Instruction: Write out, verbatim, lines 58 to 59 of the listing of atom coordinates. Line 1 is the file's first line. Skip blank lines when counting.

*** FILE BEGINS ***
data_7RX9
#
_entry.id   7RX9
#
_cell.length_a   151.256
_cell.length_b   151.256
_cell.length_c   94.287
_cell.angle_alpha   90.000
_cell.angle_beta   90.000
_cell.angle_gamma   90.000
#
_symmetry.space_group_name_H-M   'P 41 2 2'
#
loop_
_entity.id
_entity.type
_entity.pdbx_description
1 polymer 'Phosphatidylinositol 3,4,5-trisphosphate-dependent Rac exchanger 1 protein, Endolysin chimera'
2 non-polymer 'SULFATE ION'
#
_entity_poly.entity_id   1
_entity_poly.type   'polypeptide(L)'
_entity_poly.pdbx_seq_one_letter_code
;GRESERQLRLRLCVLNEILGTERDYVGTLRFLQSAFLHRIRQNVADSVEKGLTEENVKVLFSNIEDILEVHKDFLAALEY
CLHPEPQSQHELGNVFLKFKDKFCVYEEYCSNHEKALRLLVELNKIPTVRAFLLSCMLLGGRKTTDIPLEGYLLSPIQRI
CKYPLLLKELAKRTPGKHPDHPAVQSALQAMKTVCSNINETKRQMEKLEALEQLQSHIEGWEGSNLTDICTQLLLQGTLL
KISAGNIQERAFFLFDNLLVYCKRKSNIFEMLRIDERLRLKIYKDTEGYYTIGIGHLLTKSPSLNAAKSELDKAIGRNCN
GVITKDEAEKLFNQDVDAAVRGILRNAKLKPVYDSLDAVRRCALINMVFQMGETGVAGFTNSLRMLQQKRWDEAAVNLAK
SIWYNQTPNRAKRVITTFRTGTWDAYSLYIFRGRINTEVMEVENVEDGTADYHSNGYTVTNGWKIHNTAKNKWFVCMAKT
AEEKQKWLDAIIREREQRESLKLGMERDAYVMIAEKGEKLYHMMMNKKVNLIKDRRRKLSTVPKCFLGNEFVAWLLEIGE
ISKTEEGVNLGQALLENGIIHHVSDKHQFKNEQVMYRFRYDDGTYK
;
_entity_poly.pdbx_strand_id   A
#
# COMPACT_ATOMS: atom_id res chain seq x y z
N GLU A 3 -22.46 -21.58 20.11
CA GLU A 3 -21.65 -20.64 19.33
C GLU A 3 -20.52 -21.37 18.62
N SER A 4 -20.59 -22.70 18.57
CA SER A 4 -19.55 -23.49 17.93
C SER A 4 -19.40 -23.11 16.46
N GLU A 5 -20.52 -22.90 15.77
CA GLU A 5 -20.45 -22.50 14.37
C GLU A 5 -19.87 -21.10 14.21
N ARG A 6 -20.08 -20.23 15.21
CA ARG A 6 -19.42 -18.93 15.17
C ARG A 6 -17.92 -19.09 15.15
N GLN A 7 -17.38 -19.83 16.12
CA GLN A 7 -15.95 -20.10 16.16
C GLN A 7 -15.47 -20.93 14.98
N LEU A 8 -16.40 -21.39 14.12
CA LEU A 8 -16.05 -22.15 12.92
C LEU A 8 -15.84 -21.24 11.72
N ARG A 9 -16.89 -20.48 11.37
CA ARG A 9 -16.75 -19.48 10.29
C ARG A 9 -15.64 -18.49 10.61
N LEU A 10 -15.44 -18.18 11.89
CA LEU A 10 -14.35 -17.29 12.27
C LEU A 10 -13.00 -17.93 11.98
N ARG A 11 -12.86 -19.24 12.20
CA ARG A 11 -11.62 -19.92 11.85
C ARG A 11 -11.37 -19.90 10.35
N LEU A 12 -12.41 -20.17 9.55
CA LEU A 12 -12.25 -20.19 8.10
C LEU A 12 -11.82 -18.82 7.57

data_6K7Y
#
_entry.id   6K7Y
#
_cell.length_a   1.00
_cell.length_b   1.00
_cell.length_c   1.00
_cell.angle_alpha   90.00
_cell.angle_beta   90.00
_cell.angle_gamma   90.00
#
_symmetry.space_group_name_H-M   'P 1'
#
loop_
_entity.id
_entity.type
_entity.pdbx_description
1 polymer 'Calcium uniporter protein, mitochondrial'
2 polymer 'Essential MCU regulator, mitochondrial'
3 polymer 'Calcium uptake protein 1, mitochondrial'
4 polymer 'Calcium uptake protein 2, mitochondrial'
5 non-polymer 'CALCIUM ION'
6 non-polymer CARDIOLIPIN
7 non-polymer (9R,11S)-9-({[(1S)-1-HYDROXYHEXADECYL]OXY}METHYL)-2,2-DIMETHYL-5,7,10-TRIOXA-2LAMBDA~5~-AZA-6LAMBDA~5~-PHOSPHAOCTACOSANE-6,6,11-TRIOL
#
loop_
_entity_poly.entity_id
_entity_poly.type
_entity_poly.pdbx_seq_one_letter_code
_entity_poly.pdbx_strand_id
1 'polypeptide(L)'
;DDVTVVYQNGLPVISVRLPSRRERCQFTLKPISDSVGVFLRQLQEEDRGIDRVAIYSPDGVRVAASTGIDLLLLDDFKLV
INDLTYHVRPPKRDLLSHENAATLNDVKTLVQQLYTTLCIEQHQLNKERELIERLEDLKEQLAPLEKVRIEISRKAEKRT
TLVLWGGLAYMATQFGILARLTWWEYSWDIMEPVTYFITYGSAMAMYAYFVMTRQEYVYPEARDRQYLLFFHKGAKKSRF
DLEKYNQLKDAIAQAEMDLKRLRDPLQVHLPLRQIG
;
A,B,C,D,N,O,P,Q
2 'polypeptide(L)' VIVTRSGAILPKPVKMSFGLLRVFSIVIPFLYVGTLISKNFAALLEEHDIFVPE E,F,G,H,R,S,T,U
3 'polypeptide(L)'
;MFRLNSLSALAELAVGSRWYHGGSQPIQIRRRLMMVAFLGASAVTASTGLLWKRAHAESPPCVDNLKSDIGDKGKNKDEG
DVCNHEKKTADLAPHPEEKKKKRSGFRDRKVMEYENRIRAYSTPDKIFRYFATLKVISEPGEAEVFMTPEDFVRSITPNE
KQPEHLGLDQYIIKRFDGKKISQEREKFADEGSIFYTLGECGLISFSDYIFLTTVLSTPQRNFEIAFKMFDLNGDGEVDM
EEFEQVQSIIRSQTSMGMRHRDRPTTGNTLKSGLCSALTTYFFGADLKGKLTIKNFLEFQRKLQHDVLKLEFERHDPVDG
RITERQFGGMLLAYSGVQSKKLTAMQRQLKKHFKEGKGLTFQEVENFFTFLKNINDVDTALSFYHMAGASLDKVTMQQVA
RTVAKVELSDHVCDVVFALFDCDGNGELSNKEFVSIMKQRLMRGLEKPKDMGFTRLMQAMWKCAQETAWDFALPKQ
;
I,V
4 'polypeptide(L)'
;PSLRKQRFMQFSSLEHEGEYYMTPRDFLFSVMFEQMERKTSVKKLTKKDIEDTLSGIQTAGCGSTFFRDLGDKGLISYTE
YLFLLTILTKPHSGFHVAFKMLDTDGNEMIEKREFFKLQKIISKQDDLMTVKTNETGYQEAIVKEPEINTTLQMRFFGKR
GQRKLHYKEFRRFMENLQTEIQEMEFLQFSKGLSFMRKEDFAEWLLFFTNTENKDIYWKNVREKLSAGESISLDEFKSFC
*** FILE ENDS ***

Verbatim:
CA LEU A 10 -14.35 -17.29 12.27
C LEU A 10 -13.00 -17.93 11.98